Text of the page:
Facing impending assaults on the gospel, Peter witnesses to the grace of God, the overwhelming reality of what God has done in Jesus Christ. The apostle knows that Jesus rose from the dead; he saw him ascend to heaven. He knows, too, why Jesus died, and what his death accomplished, as he writes: ‘Jesus himself bore our sins in his body on the tree, so that we might die to sins and live for righteousness; by his wounds you have been healed’ (2:24).
The reality of what Christ has done makes sure the hope of the Christian ‘brotherhood’. Christians can not only endure suffering for Christ’s sake; they can rejoice, for in their agony they are joined to Jesus who suffered for them. Their very sufferings become a sign of hope, for, as Christ suffered and entered into his glory, so will they. The Spirit of glory and of God rests on them (4:14).
Whether their neighbours attack or respect them, they can bear witness to the grace of God by their Christian lifestyle. Quietly and humbly they can live holy lives, not seeking to claim their own rights, but honouring others. Such humble living is in no way servile or demeaning, for Christians know themselves to be the royal people of God’s own possession, the chosen heirs of the new creation. They need not avenge themselves, nor need they claim for themselves what is their due; their trust is in the judgment of God. Christians are ‘resident aliens’ in [their towns and cities], but they are members of God’s own household.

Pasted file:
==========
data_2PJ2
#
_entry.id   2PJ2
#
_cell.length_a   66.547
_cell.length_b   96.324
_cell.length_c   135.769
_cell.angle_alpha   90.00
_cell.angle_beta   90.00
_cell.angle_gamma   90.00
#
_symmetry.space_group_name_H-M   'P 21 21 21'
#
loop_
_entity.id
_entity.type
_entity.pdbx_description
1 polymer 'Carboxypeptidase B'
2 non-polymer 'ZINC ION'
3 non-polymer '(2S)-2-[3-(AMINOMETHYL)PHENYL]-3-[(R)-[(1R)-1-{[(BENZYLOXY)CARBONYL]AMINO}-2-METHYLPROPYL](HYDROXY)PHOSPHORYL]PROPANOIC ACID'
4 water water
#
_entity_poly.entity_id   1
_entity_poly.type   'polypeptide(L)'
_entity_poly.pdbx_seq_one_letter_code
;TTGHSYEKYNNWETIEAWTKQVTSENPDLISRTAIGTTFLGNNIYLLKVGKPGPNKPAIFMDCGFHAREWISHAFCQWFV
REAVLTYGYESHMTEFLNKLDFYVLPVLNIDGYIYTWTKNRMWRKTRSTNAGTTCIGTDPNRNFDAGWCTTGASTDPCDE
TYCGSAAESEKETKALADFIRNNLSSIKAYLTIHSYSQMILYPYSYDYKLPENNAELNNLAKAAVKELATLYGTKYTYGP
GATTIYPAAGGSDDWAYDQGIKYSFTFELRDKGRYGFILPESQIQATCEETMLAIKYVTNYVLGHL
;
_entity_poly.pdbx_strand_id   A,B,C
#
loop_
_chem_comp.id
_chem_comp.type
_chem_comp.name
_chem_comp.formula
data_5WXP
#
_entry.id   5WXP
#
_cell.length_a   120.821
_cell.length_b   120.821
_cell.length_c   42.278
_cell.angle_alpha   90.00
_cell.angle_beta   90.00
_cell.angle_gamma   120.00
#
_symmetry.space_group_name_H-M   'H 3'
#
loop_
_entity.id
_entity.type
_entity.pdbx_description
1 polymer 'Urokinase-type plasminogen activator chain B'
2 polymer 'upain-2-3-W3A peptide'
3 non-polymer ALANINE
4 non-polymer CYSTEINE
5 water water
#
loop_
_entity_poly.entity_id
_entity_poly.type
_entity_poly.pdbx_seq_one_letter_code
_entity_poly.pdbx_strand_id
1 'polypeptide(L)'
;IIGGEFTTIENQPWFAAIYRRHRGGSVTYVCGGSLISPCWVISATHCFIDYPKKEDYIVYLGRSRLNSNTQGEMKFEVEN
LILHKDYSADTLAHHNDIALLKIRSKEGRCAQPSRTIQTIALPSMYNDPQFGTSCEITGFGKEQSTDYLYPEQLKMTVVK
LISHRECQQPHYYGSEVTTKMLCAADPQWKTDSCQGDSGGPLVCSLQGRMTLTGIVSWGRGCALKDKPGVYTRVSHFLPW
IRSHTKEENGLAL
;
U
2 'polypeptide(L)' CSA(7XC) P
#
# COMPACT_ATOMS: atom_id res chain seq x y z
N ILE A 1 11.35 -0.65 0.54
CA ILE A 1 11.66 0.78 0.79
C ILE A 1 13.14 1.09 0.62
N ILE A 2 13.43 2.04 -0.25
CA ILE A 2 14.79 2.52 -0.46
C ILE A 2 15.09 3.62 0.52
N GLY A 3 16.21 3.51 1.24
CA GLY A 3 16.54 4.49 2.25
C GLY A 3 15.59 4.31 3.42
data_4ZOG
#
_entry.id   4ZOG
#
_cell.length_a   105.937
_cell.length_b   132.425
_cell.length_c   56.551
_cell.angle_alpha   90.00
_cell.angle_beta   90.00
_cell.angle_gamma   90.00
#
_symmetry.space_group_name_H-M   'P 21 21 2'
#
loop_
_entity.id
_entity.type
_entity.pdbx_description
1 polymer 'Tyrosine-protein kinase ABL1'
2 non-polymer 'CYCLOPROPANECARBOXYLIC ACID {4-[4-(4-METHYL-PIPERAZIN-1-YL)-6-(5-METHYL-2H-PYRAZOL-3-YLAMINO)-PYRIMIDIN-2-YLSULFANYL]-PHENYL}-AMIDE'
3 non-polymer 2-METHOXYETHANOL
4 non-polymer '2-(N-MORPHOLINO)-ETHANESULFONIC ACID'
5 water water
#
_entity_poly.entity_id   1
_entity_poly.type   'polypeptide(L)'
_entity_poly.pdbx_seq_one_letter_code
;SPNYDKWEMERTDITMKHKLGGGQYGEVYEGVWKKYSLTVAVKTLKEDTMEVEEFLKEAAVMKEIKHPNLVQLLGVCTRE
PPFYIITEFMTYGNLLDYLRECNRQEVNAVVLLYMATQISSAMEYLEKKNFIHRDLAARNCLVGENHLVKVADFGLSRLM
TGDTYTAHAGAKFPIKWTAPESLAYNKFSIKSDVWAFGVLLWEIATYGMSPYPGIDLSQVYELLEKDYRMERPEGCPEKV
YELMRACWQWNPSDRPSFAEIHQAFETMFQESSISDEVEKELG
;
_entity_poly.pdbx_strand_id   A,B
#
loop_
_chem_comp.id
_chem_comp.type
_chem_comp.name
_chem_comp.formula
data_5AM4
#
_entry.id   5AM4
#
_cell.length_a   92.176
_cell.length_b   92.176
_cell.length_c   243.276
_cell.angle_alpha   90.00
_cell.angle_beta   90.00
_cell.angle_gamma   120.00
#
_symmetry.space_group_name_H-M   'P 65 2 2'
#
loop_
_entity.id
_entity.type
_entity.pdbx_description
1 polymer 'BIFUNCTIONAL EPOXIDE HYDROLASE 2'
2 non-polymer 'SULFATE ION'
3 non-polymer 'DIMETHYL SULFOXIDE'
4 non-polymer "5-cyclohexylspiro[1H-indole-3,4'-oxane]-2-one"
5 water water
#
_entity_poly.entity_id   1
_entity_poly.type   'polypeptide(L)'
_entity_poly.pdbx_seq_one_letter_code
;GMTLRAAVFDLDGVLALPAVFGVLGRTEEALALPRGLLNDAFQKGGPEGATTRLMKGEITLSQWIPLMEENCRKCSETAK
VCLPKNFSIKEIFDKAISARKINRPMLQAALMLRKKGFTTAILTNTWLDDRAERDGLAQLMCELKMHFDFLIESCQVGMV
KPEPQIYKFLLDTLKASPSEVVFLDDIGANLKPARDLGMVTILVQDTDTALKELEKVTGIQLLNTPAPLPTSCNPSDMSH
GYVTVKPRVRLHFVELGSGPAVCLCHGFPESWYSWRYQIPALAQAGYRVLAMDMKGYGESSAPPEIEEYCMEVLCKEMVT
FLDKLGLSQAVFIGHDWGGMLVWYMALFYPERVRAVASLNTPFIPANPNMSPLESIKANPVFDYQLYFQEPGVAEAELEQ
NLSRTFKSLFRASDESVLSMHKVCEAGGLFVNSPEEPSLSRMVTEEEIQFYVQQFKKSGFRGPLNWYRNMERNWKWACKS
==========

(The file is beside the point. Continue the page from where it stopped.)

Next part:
The gift of God’s love, the blood of Jesus Christ, has redeemed Christians from the corrupt and empty lifestyle of their God-less past; that grace now unites them in fervent love for one another. They serve and help one another, using the rich spiritual gifts with which God’s grace equips them, ... [Jesus watching over them].
By the victory of Jesus Christ over all the powers of darkness they are freed from the power of Satan. They can repulse the roaring lion; in the fires of trial their faith will not be destroyed but purified like gold in the furnace. They may cast all their cares on God, knowing that he cares for them.
The grace that already fills Christians with joy will be brought to them fully at the appearing of Jesus Christ. The Lord, whom they love but have not seen, they will see and adore. Knowing well the doom and darkness from which they were delivered, the new people of God sing forth his praises. Their hallelujahs ring from their assemblies, their homes, even from the prison cells where their fear of God has set them free from the fear of man. Their witness is a witness of praise. Nourished by the unfailing Word of God, they taste already the goodness of their Saviour. The true grace of God has called them to his glory: everything, even their sufferings, will serve his purpose who redeemed them at such a price.
Some may scorn the comfort and triumph of Peter’s letter as unpractical theology. His answers are answers of faith. But Peter knows that his witness is true, that Jesus Christ is real. He has tasted that the Lord is good, and that his goodness will not fail. ‘This is the true grace of God. Stand fast in it’ (5:12).
Clowney, Edmund P.: The Message of 1 Peter : The Way of the Cross. Leicester, England; Downers Grove, Ill., USA : Inter-Varsity Press, 1988 (The Bible Speaks Today), S. 23
Praise the Lord! Praise Him for Peter's witness to us and for the certain hope of being saved by Christ, if we ally ourselves with him and his people on earth. Amen.